IOCs and independents are projected to have spending declines of 24% this year, while other independents are expected to spend 45% less. This compares with prior decline estimates of 10% and 17%, respectively.”

  11. R Walter says:

    94.33 million barrels per day and money isn’t a factor. Holy Smoke!

    If I have some land and the land has a petroleum deposit, what can be done to extract the oil and probably some natural gas?

    The oil will be anywhere from on top of the ground to 10,000 feet deep.

    Who do you call? Not Ghostbusters, you will call somebody who drills for oil. Slawson would be a good choice, but Saint Mary’s would also work.

    What will it take to have an oil driller come out to the spot to drill a hole 10,000 feet deep? Oranges? Apples? Oil? Money?

    Neither one is going to work for free, so you choose one that will do more for less. They both can do the job, so the cost would be a deciding factor. It would be a tough choice, if Saint Mary’s decided to drill for oil pro bono, I would probably choose them. However, Slawson might just pay to drill for oil, so the choice would be obvious, take the money, lease the land for exploration and hope the oil from the well is a gusher at 300k per day.

    Slawson is not going to walk away. Drilling for oil is their business. They might offer more to drill for oil and Slawson might drill two for the price of one, and two gushers producing 600,000 barrels per day is definitely going to be better than one. At 40 usd per barrel, you’ll be making 24,000,000 dollars a day, you’ll be able to pay both drillers the costs and they’ll probably deserve a bonus. Both companies will probably offer to drill for more, if the price is right.

    After a year of production, you can open a bank account. The banker will be your best friend. The money from oil sales will do a lot of talking.

    In any event, no one will walk away with nothing to show for their work. A free lunch won’t be enough, I’m afraid.

    You’ll be swimming in gopher gravy like Jed Clampett, so you’ll move to California and the land will be an oil depot. Shipments will be in the bag.

    Who will be shipping the oil? You can’t expect the pipeline company to handle the shipments for nothing, and a free lunch won’t be enough, so you’ll have to share some of the proceeds. Warren Buffett won’t ship a single barrel for free, you can’t buy him an ice cream cone, he owns the ice cream store.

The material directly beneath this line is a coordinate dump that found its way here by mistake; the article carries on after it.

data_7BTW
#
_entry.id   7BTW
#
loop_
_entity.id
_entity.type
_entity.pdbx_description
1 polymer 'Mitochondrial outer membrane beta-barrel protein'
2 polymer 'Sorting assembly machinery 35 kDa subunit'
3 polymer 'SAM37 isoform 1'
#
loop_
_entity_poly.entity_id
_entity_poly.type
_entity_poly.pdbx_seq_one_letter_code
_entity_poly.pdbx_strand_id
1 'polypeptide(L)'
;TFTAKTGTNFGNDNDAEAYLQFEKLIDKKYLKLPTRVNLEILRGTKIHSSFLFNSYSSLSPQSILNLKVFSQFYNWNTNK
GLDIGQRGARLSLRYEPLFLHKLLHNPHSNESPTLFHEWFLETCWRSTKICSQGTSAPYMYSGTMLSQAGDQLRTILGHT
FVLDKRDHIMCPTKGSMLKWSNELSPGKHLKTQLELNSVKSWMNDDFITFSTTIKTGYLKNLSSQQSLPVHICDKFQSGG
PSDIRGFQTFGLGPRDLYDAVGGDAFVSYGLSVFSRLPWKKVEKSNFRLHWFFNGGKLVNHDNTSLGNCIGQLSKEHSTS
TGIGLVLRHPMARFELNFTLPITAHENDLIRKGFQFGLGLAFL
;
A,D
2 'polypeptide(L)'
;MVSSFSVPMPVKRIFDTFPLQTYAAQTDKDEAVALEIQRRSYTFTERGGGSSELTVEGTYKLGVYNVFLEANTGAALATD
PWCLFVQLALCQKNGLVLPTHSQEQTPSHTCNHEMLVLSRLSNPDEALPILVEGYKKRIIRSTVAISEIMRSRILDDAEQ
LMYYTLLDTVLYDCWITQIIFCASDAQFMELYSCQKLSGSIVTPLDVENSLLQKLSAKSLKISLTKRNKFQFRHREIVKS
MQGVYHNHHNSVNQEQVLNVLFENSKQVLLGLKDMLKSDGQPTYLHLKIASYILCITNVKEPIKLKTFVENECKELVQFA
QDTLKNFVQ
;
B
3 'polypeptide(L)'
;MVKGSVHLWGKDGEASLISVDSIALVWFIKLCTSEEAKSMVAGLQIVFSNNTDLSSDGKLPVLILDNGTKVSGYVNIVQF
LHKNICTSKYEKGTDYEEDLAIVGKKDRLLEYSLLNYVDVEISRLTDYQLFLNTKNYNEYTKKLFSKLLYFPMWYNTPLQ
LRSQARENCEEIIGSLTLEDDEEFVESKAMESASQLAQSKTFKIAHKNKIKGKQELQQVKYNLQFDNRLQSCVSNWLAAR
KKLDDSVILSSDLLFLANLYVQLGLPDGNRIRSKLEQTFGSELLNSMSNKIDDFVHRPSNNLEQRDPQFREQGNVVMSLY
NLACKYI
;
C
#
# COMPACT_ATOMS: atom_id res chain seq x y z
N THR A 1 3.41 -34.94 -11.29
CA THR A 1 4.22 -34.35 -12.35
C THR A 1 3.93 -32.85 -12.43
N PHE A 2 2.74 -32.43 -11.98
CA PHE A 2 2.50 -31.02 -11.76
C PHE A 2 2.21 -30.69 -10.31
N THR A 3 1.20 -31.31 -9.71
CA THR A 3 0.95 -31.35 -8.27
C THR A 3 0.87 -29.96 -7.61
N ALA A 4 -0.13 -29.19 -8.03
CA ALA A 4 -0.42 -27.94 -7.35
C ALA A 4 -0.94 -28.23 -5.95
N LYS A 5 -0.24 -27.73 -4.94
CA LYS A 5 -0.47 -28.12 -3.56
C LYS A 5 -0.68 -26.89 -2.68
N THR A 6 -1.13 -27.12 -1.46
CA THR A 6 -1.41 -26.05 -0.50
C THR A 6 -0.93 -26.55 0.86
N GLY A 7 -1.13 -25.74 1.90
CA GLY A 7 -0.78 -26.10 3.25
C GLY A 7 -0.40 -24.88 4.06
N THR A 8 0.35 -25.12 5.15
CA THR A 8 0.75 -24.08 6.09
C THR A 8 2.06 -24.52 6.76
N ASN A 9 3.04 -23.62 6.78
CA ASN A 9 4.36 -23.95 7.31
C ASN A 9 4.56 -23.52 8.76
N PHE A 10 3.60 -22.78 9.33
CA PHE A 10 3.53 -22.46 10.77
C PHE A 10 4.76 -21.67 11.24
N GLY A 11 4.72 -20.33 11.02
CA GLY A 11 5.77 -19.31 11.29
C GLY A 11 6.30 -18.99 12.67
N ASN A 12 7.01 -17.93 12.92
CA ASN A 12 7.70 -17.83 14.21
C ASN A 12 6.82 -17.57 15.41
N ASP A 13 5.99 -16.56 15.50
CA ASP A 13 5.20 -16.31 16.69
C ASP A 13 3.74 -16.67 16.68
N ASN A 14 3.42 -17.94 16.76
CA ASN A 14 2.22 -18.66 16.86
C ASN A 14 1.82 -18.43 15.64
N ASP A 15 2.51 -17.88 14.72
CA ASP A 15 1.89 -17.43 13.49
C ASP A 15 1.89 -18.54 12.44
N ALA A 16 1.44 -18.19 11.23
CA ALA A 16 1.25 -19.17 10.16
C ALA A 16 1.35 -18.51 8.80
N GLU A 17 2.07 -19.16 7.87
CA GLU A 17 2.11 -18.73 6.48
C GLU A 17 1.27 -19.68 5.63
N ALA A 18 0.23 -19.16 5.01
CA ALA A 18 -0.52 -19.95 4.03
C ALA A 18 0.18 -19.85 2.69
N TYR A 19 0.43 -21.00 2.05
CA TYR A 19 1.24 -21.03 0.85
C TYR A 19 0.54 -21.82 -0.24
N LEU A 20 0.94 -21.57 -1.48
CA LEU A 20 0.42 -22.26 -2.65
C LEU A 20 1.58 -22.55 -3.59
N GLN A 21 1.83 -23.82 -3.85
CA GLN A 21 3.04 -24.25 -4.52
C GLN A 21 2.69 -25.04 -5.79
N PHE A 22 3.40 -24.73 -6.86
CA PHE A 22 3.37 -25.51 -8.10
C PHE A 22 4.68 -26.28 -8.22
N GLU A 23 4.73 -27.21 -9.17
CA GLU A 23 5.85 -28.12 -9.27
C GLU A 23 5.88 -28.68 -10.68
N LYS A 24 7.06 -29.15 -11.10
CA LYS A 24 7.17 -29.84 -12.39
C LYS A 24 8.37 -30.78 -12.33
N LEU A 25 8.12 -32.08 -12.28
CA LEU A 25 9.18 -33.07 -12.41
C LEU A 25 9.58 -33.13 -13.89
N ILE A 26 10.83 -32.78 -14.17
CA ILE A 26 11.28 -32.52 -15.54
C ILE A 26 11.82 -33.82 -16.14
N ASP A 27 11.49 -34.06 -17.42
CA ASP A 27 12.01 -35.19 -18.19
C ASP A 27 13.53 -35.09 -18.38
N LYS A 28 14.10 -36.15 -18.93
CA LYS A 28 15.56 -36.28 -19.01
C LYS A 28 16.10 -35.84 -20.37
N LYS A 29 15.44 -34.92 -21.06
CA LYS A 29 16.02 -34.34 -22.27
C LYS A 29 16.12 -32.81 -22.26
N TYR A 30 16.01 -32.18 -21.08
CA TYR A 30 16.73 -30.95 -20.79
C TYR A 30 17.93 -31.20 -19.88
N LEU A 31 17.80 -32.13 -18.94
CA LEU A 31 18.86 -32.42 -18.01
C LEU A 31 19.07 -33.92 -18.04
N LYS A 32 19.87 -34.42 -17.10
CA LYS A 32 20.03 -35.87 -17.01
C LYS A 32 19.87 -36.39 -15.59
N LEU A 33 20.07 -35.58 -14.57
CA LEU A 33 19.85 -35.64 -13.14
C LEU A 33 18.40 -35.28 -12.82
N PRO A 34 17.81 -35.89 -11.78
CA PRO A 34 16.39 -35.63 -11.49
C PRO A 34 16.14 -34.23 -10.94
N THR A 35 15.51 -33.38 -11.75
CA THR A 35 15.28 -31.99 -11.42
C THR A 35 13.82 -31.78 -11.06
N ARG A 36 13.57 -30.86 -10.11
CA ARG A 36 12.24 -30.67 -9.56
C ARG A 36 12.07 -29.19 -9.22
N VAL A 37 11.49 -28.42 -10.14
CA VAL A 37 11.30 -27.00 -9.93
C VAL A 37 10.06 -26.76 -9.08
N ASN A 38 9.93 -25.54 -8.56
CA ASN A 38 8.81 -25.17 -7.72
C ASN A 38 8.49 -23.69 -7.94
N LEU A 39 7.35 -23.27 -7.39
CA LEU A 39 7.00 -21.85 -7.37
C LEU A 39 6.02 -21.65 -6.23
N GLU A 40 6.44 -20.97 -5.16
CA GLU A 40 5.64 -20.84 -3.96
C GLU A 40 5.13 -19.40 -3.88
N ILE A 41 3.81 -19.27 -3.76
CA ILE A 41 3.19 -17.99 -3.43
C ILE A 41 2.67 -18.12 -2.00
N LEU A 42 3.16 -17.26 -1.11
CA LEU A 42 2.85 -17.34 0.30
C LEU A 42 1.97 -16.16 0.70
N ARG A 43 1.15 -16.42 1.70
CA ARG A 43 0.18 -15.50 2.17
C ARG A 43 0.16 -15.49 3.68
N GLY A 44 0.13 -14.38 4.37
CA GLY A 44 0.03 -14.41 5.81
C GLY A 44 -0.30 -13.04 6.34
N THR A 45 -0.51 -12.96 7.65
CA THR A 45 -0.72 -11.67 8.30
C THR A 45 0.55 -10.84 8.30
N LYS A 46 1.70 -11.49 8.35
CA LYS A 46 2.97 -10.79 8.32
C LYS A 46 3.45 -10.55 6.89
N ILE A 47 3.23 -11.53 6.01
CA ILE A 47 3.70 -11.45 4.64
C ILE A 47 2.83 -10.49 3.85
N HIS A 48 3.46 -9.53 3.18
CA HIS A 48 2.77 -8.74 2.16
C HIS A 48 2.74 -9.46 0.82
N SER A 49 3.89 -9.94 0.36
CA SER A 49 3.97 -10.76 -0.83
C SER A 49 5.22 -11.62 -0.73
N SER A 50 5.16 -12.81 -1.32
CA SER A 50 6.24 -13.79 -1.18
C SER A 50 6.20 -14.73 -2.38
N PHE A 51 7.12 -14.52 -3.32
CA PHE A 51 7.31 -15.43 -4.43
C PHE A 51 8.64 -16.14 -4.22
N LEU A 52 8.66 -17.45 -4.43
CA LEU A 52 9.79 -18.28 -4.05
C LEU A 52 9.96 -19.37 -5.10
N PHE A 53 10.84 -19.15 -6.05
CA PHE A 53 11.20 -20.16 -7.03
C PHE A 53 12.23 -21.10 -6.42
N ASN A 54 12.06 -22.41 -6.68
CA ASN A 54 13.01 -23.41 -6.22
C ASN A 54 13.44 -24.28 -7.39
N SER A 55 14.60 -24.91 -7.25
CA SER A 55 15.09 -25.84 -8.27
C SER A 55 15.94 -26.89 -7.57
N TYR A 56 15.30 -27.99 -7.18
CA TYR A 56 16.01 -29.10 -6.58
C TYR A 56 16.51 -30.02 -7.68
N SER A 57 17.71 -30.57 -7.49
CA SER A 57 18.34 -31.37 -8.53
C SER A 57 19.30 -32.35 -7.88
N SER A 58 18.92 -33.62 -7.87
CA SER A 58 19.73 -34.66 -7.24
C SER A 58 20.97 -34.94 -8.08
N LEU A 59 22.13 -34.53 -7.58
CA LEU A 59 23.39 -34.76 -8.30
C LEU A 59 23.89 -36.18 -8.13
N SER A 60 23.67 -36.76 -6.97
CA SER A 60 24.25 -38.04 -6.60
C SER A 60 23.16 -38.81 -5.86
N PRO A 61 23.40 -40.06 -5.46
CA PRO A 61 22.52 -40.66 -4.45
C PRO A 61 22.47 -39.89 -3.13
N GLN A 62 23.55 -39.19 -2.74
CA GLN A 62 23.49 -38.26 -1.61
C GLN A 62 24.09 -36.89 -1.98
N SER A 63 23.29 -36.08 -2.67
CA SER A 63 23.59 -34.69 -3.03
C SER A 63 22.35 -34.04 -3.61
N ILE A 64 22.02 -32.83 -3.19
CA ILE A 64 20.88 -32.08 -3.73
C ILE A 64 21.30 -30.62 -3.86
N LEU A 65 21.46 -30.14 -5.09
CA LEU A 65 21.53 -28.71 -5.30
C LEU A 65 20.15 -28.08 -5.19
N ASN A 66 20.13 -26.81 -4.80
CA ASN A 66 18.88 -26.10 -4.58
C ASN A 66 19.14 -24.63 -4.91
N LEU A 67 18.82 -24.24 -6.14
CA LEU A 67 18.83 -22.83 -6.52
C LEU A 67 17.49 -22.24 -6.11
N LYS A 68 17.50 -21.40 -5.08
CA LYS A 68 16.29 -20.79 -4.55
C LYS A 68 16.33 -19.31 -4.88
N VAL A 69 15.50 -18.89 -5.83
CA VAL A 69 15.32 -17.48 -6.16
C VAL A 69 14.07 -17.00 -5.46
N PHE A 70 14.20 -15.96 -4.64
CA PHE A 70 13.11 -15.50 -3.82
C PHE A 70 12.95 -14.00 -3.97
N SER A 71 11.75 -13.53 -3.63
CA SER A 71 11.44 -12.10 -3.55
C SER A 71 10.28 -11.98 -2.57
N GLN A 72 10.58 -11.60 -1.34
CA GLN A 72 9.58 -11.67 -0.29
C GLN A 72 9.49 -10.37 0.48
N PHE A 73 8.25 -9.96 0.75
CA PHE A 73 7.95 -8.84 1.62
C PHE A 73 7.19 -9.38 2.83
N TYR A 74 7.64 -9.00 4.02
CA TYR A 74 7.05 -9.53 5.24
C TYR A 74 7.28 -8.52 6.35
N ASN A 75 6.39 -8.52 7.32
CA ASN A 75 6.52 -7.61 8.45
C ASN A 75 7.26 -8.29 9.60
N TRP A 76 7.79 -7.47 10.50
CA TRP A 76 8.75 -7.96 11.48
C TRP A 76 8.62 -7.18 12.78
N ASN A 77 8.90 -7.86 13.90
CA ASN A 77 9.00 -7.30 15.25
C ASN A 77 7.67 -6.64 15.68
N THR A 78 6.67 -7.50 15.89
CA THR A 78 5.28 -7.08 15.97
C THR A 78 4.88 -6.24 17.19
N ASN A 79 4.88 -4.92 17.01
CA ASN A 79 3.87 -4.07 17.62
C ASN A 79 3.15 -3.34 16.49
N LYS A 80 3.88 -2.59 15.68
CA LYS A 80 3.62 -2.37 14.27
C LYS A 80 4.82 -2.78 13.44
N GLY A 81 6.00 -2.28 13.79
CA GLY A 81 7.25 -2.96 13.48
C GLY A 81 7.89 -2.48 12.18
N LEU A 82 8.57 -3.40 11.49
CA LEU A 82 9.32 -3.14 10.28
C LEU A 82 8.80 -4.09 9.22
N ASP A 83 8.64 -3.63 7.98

Unfortunately, there will be some kind of compensation necessary to keep everybody happy. Money is probably the answer, all interested parties will probably take money.

    That’s when you go out and buy a meter. Of course, there needs to be demand for the supply, no demand and you’ll be sitting there with oil and no money. It couldn’t get any worse. Probably won’t happen that way, somebody will want some of that oil. Libya would take it, I’ll bet money on that.

    Some info on Libya, looks like they don’t work for free either.

    The top exports of Libya are Crude Petroleum ($14.4B), Petroleum Gas ($2.63B), Refined Petroleum ($696M), Gold ($95.4M) and Iron Reductions ($89.1M), using the 1992 revision of the HS (Harmonized System) classification. Its top imports are Refined Petroleum ($2.32B), Cars ($603M), Wheat ($434M), Other Furniture ($282M) and Insulated Wire ($245M).

    The top export destinations of Libya are Italy ($5.58B), France ($2.27B), Germany ($2.1B), the Netherlands ($1.39B) and Spain ($1.07B). The top import origins are Italy ($2.93B), China ($2.12B), Turkey ($2.06B), Egypt ($969M) and South Korea ($885M).


    Maybe Egypt is receiving oil from Libya and Libya isn’t telling.


  12. The IEA’s Oil Market Report is out this morning. The full report is available only to subscribers and will be available to the public in two weeks. But the highlights are now available to everyone. Bold theirs.